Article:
man obsession...watching every movie I could find of hers. I was always going to the Rochester Public Library to research articles about her and her films. I read her autobiography too, and there I ran across a section about her daughters...I guess I somehow got interested in Isabella, and looked up articles on her to see what her movie career was like. I went to see her in the film Cousins in February of 1989 at The Galleria theatre. No comment on the film itself. After graduating in the summer of 1990 and I went to it about three times, trying to grasp at this interesting kind of visual concoction...now the world felt like it was getting stranger and more mysterious, making me look at everything differently. One afternoon I ran into Pete in the Galleria after a movie, it may have been Wild at Heart, and we started talking about music and got into an involved discussion. I felt free enough to start showing him my drawings and writings, and I found out he was a poet. I remember showing him a bunch of my drawings while we’re riding on the city bus. Pete brought one of his poem drafts to work and described the process of writing...it was fascinating to hear of a writer talking about his work. In October of 1990 I remember going on a long road trip with my friend Doug from Minnesota to Champaign, Illinois for the Earth Day convention. And I was telling Doug all about Blue Velvet and the Angriest Dog in the World strip in the September 1990 issue of Premiere magazine and for months I was whirling, my head spinning at such a concept. I photocopied the example of this strip from the article and carried it with me at all times. And I wanted to create my own minimalist, surreal comic strip. Twin Peaks was playing on TV now, but I worked at the library on Thursday nights so I couldn’t watch the show. Then Wild At Heart came to town in the summer of 1990 and I went to it about three times, trying to grasp at this interesting kind of 121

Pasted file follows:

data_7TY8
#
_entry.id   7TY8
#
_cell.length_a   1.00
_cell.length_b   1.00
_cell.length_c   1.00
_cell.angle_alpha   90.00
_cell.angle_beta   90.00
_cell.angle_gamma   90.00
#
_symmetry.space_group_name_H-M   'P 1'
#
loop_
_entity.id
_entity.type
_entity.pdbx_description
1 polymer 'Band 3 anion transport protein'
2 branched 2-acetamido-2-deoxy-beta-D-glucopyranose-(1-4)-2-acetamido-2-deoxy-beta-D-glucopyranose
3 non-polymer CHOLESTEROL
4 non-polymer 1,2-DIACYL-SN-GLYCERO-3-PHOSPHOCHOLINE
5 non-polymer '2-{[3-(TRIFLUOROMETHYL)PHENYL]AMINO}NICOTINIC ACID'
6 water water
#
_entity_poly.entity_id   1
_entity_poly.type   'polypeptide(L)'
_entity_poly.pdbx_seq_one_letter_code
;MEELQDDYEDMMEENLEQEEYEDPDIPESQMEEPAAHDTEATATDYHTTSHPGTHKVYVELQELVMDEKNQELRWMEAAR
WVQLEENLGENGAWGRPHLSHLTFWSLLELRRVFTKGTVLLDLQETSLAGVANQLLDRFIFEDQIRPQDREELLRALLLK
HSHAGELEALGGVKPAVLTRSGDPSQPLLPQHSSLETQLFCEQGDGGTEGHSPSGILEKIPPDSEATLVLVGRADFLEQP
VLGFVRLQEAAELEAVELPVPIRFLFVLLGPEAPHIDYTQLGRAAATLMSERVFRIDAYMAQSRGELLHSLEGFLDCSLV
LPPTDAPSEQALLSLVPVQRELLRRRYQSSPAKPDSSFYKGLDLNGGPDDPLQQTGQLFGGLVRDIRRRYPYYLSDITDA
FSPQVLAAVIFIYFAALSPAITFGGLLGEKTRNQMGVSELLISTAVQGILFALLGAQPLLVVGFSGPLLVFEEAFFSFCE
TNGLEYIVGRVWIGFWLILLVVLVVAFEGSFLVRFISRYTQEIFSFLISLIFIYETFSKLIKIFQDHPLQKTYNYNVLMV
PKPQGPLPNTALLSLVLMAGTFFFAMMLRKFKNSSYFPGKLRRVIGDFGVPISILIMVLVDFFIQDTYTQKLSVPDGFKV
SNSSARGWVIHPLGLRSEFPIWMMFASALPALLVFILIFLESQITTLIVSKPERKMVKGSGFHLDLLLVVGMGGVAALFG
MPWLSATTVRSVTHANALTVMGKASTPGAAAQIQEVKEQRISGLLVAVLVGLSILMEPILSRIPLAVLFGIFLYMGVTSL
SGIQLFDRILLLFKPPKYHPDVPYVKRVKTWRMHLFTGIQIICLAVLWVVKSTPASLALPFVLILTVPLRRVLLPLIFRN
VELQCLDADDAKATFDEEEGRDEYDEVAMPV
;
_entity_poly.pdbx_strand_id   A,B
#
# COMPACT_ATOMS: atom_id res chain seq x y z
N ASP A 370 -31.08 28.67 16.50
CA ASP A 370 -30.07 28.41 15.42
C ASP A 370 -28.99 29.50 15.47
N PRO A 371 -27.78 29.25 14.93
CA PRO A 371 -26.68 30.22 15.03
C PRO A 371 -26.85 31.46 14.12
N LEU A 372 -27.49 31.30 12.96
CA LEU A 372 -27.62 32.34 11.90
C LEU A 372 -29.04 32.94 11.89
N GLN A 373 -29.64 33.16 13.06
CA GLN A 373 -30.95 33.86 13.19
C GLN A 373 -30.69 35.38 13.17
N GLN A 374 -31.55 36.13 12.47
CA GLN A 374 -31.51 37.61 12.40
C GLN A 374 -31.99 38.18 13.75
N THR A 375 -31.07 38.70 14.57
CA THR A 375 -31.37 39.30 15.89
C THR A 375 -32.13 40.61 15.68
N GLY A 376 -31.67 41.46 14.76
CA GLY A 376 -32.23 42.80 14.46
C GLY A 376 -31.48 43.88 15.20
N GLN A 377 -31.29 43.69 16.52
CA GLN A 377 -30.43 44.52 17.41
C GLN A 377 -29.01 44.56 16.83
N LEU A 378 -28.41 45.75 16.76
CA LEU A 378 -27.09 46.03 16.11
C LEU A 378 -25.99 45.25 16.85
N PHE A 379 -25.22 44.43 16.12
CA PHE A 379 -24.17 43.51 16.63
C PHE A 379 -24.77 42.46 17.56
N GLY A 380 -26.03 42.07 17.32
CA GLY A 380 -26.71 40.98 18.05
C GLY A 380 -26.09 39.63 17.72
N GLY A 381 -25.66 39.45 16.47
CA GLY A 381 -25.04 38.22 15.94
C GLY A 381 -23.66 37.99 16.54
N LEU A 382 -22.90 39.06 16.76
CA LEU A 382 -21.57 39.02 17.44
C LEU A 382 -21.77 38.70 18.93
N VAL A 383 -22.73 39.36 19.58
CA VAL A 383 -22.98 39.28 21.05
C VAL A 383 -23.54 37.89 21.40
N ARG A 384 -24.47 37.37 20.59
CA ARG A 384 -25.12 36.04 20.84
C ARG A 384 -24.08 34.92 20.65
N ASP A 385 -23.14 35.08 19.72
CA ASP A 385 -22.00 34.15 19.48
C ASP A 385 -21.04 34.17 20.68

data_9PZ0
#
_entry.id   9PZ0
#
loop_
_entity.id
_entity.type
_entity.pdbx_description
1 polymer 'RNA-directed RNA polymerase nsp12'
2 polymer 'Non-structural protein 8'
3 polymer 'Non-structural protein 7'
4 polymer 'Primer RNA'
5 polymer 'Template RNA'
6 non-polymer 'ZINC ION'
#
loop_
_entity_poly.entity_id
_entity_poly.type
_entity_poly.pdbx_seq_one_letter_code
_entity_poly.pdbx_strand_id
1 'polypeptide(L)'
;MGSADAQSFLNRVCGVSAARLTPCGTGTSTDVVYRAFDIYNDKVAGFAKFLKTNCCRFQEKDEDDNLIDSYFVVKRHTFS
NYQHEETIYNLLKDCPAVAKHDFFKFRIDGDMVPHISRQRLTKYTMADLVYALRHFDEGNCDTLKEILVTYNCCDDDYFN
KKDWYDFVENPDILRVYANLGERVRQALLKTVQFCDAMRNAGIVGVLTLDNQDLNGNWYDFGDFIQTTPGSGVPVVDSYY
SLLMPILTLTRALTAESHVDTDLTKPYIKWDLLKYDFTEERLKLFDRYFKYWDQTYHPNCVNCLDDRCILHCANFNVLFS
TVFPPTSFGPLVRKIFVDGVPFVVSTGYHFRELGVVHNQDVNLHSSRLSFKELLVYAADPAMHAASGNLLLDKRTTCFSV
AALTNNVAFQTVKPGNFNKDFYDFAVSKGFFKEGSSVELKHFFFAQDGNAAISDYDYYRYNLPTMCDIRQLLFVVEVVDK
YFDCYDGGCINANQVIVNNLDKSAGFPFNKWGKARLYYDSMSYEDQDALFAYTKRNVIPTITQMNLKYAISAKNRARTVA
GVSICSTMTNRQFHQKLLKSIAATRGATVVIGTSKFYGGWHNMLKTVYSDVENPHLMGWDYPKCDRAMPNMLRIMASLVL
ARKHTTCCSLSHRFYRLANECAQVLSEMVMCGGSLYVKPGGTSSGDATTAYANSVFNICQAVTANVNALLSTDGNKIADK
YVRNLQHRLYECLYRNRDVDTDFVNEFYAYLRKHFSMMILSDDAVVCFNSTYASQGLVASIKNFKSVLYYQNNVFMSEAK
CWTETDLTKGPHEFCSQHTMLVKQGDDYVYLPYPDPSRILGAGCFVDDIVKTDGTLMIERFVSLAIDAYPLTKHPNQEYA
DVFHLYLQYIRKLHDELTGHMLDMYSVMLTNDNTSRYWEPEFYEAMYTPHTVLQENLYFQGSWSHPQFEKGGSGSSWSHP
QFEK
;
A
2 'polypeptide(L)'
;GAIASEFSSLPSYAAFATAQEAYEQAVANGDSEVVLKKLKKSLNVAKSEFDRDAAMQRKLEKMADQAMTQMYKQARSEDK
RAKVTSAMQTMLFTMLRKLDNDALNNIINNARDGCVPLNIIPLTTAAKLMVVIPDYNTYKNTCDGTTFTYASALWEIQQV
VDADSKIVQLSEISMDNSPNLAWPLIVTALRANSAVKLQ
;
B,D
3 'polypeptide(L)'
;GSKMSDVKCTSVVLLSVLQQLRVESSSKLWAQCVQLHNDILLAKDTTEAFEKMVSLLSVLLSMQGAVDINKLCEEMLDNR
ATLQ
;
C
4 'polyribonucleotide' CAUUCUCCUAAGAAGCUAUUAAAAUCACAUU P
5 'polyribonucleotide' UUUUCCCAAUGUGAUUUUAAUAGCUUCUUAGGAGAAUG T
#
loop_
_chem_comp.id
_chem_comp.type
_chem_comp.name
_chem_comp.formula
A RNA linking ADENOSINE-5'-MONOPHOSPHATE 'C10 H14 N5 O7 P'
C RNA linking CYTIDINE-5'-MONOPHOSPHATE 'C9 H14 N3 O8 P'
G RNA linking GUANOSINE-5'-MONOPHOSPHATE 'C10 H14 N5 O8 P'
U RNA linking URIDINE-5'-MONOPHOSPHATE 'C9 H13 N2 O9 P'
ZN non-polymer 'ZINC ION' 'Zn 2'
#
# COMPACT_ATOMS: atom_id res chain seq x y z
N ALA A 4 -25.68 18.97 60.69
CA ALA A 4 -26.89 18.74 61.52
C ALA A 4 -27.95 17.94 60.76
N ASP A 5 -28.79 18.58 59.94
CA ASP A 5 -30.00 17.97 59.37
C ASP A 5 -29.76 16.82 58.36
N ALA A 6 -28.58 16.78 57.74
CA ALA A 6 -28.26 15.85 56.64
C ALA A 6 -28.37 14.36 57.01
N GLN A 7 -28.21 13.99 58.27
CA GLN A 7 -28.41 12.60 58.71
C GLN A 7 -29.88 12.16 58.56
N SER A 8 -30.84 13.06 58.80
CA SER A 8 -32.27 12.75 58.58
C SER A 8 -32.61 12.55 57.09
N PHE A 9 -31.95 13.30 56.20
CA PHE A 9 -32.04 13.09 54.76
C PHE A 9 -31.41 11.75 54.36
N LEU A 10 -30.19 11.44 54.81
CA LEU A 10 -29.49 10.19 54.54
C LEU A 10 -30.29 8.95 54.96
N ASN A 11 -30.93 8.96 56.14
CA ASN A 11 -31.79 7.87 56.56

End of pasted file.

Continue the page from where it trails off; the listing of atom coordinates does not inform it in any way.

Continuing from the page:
visual concoction...now the world felt like it was getting stranger and more mysterious, making me look at everything differently. One afternoon I ran into Pete in the Galleria after a movie, it may have been Wild at Heart, and we started talking about music and got into an involved discussion. I felt free enough to start showing him my drawings and writings, and I found out he was a poet. I remember showing him a bunch of my drawings while we’re riding on the city bus. Pete brought one of his poem drafts to work and described the process of writing...it was fascinating to hear of a writer talking about his work. In October of 1990 I remember going on a long road trip with my friend Doug from Minnesota to Champaign, Illinois for the Earth Day convention. And I was telling Doug all about Blue Velvet and the Angriest Dog in the World strip in the September 1990 issue of Premiere magazine and for months I was whirling, my head spinning at such a concept. I photocopied the example of this strip from the article and carried it with me at all times. And I wanted to create my own minimalist, surreal comic strip. Twin Peaks was playing on TV now, but I worked at the library on Thursday nights so I couldn’t watch the show. Then Wild At Heart came to town in the summer of 1989 I went to summer school at the Rochester Community College. I hadn’t had a job since my junior year of high school and so in September I decided to try getting a job at the Rochester Public Library. I applied and was accepted at the Rochester Public Library. At the beginning of 1990 I was still researching and finding articles on Isabella Rossellini and I found a reference to her in the New York Times magazine (January 4, 1990) in an article about David Lynch, a guy I had never heard of. There was a still from Blue Velvet that intrigued me, with Isabella, a knife in her hand as she was sitting on Kyle McLaughlin on a bed, 122